Conclusion - Pros
- Excellent color, generally very good exposure
- Versatile 38-380mm zoom range
- Very compact
- Good handling and easy access to most photographic controls
- Good flash performance
- Good white balance in most situations
- Both screen and EVF work well in low light
- Generally accurate focus
- Lots of features, easy point-and-shoot use
- Huge range of scene modes and simple explanations of features/functions
- Simple, automated picture sharing with supplied software suite
- Good battery life
- Very good price
Conclusion - Cons
- Slightly soft images and lower than average resolution
- Can feel unresponsive in use
- Over-aggressive noise reduction at ISO 200+ (very soft ISO 400 images)
- Some problems with high contrast/wide dynamic range scenes
- Lack of image stabilization limits use of long end of zoom to bright scenes
- Very slow buffering/card writing: camera freezes for up to 40 seconds after 5-shot burst
- No image quality options, images very compressed
- No custom/manual white balance
- Very stiff, very awkward power switch
- Movie mode not up to much
I liked the Z740 a lot more than I expected to; first impressions after months of using the Canon S2 IS and Sony H1 weren't that positive - the Kodak is so small and lightweight that it feels almost toy-like. But of course being light and compact means the Z740 is as near as you can get to a 'carry anywhere' 10x zoom camera, and the ease with which you can use the fairly comprehensive photographic controls puts many more sophisticated cameras to shame. And overall - bearing in mind the target market - I was pleasantly surprised by the out-of-camera results, which produce very pleasing prints.
Of course it's not all good news. The live preview seems to take forever to return after you've taken a shot (it's around a second, much longer than most competitors), the clunky pop-up flash that's linked to the power switch gets very annoying, and the focus can hunt at the long end of the zoom in low light, but my biggest complaint about the Z740 is the painfully slow buffer, which makes shooting extended sequences at best frustrating, at worst impossible. Of course the Z740 is also one of the only models in this class without image stabilization.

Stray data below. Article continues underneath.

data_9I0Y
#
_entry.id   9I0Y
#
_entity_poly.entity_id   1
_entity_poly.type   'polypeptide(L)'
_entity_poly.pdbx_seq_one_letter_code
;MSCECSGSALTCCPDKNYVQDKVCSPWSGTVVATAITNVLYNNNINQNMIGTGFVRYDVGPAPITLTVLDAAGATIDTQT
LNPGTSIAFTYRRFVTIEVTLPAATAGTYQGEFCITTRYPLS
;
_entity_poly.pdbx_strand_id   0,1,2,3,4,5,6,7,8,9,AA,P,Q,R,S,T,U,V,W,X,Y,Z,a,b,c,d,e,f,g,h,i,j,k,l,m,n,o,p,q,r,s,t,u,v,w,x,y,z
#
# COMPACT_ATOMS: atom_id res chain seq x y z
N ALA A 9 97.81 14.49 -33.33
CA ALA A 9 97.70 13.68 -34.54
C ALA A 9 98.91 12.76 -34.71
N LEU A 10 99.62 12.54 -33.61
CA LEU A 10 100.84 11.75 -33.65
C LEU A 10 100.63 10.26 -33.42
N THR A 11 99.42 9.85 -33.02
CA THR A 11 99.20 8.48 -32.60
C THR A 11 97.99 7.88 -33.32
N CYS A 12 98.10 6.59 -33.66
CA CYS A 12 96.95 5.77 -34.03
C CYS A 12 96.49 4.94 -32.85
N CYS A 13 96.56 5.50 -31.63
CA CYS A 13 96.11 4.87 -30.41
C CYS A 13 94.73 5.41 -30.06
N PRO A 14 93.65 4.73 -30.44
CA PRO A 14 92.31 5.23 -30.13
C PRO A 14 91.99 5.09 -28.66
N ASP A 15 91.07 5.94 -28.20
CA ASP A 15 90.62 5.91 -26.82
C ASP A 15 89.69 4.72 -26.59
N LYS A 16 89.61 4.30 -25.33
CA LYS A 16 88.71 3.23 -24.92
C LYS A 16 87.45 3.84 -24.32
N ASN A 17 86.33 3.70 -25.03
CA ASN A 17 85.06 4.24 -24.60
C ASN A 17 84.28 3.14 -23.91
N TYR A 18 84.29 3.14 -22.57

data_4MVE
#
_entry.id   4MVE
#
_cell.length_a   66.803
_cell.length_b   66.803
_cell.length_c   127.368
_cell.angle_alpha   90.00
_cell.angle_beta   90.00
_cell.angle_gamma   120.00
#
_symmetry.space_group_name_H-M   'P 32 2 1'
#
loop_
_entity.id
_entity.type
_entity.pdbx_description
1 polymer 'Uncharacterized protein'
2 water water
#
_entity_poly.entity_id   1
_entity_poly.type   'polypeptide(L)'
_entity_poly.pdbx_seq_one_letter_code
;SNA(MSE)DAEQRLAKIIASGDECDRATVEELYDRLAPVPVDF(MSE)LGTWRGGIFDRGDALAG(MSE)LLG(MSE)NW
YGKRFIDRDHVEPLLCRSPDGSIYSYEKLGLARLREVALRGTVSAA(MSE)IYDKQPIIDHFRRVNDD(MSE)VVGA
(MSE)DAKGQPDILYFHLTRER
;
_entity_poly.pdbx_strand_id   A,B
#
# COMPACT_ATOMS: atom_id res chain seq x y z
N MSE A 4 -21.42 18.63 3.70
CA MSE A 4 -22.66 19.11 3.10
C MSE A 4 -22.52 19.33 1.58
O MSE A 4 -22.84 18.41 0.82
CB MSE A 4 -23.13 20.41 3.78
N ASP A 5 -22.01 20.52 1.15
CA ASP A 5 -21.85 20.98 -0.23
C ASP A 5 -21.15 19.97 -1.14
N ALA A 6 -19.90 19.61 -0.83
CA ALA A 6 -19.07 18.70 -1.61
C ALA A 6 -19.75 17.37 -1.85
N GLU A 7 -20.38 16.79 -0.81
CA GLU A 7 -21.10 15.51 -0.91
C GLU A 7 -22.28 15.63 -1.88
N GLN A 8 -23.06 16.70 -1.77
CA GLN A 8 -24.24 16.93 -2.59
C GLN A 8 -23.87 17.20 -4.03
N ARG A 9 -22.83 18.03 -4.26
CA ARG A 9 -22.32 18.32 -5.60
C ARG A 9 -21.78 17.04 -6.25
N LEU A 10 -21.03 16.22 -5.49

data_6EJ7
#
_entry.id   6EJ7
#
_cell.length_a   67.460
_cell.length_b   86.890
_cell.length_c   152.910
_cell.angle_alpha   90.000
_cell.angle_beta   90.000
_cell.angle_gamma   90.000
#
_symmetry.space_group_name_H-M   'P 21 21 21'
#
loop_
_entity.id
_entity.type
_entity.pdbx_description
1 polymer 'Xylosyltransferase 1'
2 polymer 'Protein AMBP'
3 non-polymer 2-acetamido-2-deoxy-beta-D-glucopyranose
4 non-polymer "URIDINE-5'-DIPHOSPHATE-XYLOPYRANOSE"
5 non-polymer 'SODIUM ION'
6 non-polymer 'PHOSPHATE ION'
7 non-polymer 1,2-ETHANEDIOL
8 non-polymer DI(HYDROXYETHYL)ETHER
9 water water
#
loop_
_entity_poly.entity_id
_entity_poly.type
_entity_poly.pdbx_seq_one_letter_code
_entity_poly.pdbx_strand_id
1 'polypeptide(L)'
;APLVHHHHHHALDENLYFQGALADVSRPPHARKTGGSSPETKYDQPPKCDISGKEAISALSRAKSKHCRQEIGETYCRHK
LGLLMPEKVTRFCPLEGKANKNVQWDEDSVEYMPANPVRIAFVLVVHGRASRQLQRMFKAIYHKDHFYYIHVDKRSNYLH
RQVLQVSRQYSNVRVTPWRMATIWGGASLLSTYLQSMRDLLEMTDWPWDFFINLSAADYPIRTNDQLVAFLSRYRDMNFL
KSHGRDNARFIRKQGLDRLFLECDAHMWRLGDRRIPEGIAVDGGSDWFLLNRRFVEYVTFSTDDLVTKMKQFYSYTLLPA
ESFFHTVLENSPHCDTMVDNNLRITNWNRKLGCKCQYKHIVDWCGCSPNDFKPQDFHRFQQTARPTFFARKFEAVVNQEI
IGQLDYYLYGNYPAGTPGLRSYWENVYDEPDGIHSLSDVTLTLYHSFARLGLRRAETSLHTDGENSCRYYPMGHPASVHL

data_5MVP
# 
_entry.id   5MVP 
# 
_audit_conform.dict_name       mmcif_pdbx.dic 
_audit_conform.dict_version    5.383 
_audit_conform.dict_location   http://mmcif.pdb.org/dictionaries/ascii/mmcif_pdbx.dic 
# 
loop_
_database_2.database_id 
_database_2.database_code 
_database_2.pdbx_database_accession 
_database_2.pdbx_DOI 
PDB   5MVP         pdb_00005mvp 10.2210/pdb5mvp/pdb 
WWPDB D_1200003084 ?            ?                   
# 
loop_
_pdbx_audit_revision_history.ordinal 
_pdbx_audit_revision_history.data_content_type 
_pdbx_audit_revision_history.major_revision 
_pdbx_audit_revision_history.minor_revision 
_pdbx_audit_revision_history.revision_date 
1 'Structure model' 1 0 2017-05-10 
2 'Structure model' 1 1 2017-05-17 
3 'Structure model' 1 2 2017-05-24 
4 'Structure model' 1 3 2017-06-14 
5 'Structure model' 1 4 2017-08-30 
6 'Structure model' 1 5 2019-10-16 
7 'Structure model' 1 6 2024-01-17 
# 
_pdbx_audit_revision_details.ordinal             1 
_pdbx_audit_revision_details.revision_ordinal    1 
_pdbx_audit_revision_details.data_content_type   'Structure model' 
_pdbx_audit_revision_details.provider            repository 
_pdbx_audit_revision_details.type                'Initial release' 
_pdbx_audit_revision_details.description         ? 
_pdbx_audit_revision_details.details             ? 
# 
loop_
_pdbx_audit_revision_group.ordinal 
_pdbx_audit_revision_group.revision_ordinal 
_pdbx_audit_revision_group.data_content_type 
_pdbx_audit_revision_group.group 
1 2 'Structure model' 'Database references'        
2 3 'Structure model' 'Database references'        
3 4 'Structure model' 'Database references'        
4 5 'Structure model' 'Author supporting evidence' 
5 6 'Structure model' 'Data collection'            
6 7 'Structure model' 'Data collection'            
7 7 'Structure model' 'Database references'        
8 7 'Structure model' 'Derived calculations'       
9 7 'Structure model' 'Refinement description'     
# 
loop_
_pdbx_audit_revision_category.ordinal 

But the Z740 does have one really big thing going for it; if you shop around you can pick it up for under $300 (or under $400 with the Printer Dock Series 3), making it anything from $80 - $200 cheaper than most of its competitors. The Digital Photo Solution, with printer dock and rechargeable batteries looks particularly good value, especially if you're not a big PC user. If you're on a tight budget the Z740 would certainly be a more versatile alternative to similarly-priced smaller-zoom 5MP cameras.
So, in conclusion, the EasyShare Z740 is a budget camera that in many respects punches above its weight, and one that is perfectly targeted at the first-time user who wants a bigger zoom and appealing 'straight out of the camera' results. In the bundle form it offers a complete digital photography solution for a very low price. As to whether the camera on its own is a good deal will depend on your priorities - if you rarely shoot handheld in low light then maybe image stabilization isn't a major issue, and if you're on a budget then the $130+ you'll save by not buying a Panasonic FZ5 or Canon S2 IS is going to be a deciding factor. Like everything in this life, you get what you pay for, and the Z740 is a lot of camera for not a lot of money.